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I'm reading on page 107 of this Van Kampen's paper that

the apparatus influences the electron even without detecting it. The interference pattern we obtained by selecting the undetected electrons is not quite the same as the one obtained when no attempt is made to detect them.

which strickes me a lot. I had never read that anywhere before, and I wonder how it's possible. Then

If one wants the electron to be able to act on the measuring apparatus one cannot avoid a reaction. Yet the fact that an apparatus affects the wave function of the object system even when the measurement is not successful has caused some debate

The paper mentions "an atom" as the apparatus. So let's say we are performing the double-slit experiment with an atom at the slits that tries to detect the electrons passing nearby. The only way I know about ways to modify the wavefunction of the electrons is by introducing a potential, so that the Schrödinger equation is modified and it's almost obvious that the resulting wavefunction is altered even when the electron isn't detected. Is it that simple? I.e. is the potential term of the Schrödinger equation introduced by the atom is what modifies the wavefunction of electrons passing nearby, so that there is still the interference pattern, albeit a modified one compared to when the atom at the slits is missing?

Or is it deeper than that (involves the collapse/non collapse of the wavefunction)?

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  • $\begingroup$ Simply put : Atom introduced at any slits randomizes the phase difference between electrons amplitude to take each of the paths and hence suppresses interference. You can search for decoherence due to entanglement between system and another apparatus. Quite a good amount of work has been done on this. $\endgroup$ – Sunyam Oct 19 '17 at 22:45
  • $\begingroup$ When you mean "surpresses interference", do you mean like a binary thing, i.e. either supressed interference entirely or not entirely? Because the source I quote claims there is still interference although not exactly the same. $\endgroup$ – thermomagnetic condensed boson Oct 20 '17 at 17:26
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    $\begingroup$ I didn't mean it like binary. I meant that it reduces. I can write a detailed answer sometime, if you want. $\endgroup$ – Sunyam Oct 20 '17 at 17:28
  • $\begingroup$ Great! I'd be glad about the answer. $\endgroup$ – thermomagnetic condensed boson Oct 20 '17 at 18:06
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    $\begingroup$ @thermomagneticconensedboson I have been a bit busy right now. I realized that answering your question rigorously involves (including coming up with a simple model) involves more effort that what I thought. I hope to give an answer when i get a stretch of time. $\endgroup$ – Sunyam Apr 4 at 17:35
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This is rather a comment as an answer, but it is much too long for a comment.

The interference pattern we obtained by selecting the undetected electrons is not quite the same as the one obtained when no attempt is made to detect them.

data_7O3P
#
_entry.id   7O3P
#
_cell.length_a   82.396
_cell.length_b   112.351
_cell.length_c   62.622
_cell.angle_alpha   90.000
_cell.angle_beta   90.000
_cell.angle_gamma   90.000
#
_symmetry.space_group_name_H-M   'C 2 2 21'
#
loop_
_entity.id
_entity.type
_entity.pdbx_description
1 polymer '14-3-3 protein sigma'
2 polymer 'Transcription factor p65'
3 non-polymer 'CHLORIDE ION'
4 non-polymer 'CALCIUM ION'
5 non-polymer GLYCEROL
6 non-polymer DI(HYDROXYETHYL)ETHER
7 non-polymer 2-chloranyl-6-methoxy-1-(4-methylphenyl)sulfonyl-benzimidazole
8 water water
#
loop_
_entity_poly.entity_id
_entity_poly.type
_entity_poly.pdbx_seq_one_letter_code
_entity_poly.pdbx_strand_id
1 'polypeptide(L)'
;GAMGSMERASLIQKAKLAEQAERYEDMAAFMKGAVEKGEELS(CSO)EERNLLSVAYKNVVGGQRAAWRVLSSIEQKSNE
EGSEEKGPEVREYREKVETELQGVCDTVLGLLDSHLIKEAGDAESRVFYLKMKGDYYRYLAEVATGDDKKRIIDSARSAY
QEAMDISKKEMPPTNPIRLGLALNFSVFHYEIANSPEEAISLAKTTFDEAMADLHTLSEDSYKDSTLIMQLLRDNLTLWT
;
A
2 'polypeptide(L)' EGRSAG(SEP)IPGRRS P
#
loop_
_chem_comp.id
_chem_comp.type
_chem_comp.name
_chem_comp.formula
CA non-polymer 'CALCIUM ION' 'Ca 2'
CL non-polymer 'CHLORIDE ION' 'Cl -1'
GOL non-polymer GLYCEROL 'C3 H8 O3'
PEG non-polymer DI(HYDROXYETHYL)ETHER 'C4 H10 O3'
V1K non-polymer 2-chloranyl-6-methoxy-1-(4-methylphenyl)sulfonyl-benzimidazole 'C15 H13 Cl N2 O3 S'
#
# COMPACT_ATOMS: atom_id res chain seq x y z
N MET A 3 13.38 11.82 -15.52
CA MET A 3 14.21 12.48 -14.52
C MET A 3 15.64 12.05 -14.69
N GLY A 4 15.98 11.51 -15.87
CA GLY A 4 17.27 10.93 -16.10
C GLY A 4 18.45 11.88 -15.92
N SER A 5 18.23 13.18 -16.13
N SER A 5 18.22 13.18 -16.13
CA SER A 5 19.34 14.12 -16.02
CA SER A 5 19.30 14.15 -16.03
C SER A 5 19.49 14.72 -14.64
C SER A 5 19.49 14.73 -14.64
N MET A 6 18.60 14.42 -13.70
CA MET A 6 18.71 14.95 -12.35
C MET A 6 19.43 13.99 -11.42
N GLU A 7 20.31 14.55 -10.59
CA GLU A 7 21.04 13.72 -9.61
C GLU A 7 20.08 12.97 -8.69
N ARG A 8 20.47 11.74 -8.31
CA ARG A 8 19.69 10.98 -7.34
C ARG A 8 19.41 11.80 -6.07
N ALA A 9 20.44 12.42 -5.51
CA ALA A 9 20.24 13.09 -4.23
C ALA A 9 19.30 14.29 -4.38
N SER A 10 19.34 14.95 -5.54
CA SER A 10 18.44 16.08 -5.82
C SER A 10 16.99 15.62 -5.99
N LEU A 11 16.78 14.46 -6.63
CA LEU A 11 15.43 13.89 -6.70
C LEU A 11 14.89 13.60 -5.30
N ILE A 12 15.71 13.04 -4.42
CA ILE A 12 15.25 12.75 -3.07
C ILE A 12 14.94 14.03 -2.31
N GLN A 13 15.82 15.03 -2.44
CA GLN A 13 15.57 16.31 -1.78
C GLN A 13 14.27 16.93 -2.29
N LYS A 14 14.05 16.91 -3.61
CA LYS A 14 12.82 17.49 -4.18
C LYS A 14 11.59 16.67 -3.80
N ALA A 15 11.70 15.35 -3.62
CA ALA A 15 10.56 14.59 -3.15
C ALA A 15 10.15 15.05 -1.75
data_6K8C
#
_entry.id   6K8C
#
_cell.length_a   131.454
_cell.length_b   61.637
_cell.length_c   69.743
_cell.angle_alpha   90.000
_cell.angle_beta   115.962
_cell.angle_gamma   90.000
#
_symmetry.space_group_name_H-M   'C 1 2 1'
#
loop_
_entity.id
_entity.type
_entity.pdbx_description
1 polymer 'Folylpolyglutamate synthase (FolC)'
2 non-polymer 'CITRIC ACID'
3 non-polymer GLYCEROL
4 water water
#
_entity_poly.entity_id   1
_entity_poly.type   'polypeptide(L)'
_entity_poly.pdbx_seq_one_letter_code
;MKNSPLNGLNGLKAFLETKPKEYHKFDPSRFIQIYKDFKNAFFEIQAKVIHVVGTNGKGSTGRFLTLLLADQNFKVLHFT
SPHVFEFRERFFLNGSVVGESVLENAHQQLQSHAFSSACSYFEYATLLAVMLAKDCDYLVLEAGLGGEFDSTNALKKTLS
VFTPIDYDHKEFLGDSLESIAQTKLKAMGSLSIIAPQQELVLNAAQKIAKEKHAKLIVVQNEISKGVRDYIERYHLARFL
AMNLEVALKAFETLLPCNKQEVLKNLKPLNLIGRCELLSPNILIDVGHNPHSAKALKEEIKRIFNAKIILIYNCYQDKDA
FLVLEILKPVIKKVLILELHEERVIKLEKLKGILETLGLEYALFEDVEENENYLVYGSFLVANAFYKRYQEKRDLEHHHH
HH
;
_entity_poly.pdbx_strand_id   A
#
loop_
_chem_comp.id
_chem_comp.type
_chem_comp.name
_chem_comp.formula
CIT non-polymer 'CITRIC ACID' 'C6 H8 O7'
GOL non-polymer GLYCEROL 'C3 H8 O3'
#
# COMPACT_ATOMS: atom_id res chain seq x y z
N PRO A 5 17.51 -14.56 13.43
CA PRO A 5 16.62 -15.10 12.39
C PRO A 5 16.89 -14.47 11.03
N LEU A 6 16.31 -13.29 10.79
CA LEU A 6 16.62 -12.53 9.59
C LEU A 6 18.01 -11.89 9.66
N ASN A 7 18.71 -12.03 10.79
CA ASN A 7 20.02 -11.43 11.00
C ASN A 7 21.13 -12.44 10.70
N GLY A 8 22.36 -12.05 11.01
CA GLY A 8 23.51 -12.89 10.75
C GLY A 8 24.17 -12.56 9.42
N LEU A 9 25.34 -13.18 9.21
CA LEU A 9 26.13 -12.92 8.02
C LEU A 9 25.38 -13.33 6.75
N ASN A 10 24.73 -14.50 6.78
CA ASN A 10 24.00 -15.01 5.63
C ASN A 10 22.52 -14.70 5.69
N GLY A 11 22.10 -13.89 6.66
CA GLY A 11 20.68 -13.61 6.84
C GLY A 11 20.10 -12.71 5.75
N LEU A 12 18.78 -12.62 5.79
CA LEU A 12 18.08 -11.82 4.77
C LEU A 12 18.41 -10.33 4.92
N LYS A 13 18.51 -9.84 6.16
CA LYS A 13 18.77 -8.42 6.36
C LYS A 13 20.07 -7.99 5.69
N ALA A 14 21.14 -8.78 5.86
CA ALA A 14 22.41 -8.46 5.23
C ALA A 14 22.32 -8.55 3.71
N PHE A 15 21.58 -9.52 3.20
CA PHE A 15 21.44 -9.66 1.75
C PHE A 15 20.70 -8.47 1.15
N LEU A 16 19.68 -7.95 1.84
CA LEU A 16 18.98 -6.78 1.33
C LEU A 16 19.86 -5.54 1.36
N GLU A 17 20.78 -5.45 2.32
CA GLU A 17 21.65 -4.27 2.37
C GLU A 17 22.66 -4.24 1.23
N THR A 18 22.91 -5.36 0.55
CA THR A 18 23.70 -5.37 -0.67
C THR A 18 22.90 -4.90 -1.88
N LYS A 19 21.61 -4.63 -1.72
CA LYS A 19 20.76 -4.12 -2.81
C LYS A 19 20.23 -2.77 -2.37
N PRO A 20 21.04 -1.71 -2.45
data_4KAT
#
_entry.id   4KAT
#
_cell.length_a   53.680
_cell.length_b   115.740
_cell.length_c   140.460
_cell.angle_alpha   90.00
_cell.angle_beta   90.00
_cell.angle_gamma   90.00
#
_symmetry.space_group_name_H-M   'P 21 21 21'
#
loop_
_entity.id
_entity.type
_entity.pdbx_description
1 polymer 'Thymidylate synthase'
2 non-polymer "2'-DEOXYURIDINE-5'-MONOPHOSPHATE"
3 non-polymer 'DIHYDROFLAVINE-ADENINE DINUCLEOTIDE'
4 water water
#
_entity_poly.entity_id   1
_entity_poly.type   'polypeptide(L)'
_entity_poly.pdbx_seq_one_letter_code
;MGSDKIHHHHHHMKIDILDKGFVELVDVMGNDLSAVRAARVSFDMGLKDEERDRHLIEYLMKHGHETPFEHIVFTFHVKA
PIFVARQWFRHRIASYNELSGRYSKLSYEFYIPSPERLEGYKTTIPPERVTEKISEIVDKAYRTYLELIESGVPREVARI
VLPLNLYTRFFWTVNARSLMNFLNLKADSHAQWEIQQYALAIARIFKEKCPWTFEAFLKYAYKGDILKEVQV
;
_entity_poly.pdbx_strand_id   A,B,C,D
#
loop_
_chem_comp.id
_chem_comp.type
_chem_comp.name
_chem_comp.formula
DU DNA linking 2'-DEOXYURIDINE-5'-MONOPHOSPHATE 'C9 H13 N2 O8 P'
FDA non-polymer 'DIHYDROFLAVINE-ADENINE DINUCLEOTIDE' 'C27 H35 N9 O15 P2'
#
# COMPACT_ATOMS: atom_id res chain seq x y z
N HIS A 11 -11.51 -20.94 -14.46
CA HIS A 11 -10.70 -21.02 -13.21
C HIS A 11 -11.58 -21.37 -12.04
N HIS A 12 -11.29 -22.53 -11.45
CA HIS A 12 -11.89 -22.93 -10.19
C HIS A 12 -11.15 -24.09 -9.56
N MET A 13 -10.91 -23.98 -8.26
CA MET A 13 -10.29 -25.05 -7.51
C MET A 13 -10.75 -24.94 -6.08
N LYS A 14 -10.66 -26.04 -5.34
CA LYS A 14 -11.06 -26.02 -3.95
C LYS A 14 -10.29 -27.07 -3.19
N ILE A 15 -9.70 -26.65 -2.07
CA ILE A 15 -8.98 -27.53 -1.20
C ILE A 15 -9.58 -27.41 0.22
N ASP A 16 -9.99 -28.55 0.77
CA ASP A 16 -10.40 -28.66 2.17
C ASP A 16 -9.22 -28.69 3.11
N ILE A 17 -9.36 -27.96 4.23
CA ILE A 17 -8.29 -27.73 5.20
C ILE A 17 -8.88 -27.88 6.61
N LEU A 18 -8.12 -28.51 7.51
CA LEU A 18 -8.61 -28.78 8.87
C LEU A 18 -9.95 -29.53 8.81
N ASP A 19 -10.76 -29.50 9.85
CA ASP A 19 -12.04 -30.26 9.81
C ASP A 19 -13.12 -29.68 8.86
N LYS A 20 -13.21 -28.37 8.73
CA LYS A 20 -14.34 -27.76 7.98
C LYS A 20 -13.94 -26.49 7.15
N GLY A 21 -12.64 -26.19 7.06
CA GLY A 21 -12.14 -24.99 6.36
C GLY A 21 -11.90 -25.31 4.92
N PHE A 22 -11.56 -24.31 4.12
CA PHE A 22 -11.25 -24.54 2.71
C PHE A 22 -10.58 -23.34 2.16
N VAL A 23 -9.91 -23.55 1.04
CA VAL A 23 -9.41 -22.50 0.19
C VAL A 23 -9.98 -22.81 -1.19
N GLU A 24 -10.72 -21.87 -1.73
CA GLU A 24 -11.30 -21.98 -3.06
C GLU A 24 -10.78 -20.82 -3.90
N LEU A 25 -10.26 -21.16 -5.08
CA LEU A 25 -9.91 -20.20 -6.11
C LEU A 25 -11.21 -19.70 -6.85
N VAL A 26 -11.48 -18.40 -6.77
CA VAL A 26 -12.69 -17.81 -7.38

Which impresses me, too, but for other reasons. Usually for all deflections at edges the superposition of wave functions at different points in space is the reason for intensity distributions on an observer screen. Even for single edges with involved one by one photons or electrons the explanation follows this point of view. The particle interferes with itself.

The influence of the edge, or better the particles of the edges material is not taken in any consideration. Van Kampen introduces an electron and you are proposing

is the potential term of the Schrödinger equation introduced by the atom, what modifies the wavefunction of electrons passing nearby, so that there is still the interference pattern, albeit a modified one compared to when the atom at the slits is missing?

That is, what I’m trying to get in discussion in PSE for a while.

A photon has an altering electric field component. It should be permissible to assume that by this field some photons interacts with the electric field of the surface electrons of the slits material. This are the photons which are not hitting the wall and not going uninfluenced through.

Since both the negative and the positive value of the photons electric field are involved, some photons arrive the observation screen behind the geometrical shadow and some arrive away from this line. Not so electrons, the all get deflected (in some range of distance to the edge) due to their always negative electrical potential away from this line.

This different behavior of photons and electrons at edges should be a very important argument for the interaction of the edges field and the particles field.

How is the wavefunction of an electron affected by the presence of an atom at the slits in the double-slit experiment?

If this question could be calculated for a additional atom, it could be calculated for an electron on the edges surface too. This will disprove or prove the influence of the edges particles on the intensity distribution behind edges and slits.

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